Wednesday, March 4, 2009

Less Is More

Sometimes, less is better than more, it is more better (get it?). That is the case with government. Less is much more better.

As we daily watch our Federal Government take measures and pass laws that are geared to greatly expand their control and power over us, their bosses; we have to wonder where and when will this stop? Our freedoms and liberties are being attacked. Is there a way to get a new mindset in Washington? Is it possible to have political leaders who honestly want what is best for the public and not for themselves? When was the last step taken to reduce the size of the government?

Today, the new Arizona Governor, Jan Brewer, told our congress that there needs to be a trillion dollars ($1,000,000,000,000) of new, "temporary" taxes to help the state get through the budget crisis. Clearly, it is more important to a politician to take our money to balance their budget than to let us have our money to balance our own. (Remember, we have a new Governor due to Janet leaving to protect all of us from her position as Homeland Security Secretary.)

Arizona, like many other states, has been hit hard, financially. They have taken several measures over past couple years that are typical of government when they want to justify more taxes on the people. Have you noticed that the "pet projects" always seem to survive budget cuts and how essential services, such as police and fire, get hit with cuts? This is no accident. It is a ploy to cut the areas that will most likely cause the people to rally and support. Then, the dear politician will be justified in raising your taxes so that essential services can remain at, or near, present levels.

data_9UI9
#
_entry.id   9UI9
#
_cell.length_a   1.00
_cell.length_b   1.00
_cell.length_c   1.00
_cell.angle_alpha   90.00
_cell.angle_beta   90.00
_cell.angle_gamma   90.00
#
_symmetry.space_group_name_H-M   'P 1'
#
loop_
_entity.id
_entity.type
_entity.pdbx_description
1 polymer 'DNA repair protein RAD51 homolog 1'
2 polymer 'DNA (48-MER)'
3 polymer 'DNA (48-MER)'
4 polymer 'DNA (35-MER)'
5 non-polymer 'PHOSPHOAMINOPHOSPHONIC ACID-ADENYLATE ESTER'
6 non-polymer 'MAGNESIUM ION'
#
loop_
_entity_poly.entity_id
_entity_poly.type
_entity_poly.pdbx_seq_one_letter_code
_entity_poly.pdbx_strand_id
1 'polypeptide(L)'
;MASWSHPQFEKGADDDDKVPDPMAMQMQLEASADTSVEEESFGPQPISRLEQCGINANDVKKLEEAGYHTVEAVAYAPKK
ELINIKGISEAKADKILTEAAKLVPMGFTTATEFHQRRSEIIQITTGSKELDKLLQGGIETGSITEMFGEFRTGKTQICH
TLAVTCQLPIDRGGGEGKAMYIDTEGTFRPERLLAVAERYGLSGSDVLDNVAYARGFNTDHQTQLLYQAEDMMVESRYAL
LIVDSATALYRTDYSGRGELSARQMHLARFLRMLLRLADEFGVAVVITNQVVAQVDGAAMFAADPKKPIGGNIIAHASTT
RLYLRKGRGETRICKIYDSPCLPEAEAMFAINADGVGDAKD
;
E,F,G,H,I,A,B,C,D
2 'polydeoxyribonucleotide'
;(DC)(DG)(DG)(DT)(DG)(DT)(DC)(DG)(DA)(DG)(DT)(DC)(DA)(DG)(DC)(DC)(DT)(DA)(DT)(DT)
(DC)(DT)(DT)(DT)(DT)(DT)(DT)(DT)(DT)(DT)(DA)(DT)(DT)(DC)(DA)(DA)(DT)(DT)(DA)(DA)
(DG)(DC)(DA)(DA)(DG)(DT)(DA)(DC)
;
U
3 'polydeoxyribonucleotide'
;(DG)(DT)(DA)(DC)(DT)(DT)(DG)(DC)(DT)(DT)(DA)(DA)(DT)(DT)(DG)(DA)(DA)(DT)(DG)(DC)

You want an example? Arizona just closed some State Parks, last week. One is just outside of my town - Tonto Natural Bridge. This park brought in enough money in fees to cover the cost of keeping it running. It did not cost the state anything. It is a popular park and important to the economy of the small towns around the area. The threat - "we do not know if it will ever open again". This, of course, has many in the area rallying for a change in this decision.

Why was this park closed? It is said, to cut state expenses, but it did not cost the state any expense. In fact, you could argue that it made money for the state in the sales tax revenue generated by tourists who traveled to the area to visit the park. It was closed because it is popular and would cause an outcry from angry citizens. This, then can be used against us as a show of support for higher taxes, which of course would be spent on opening the park.

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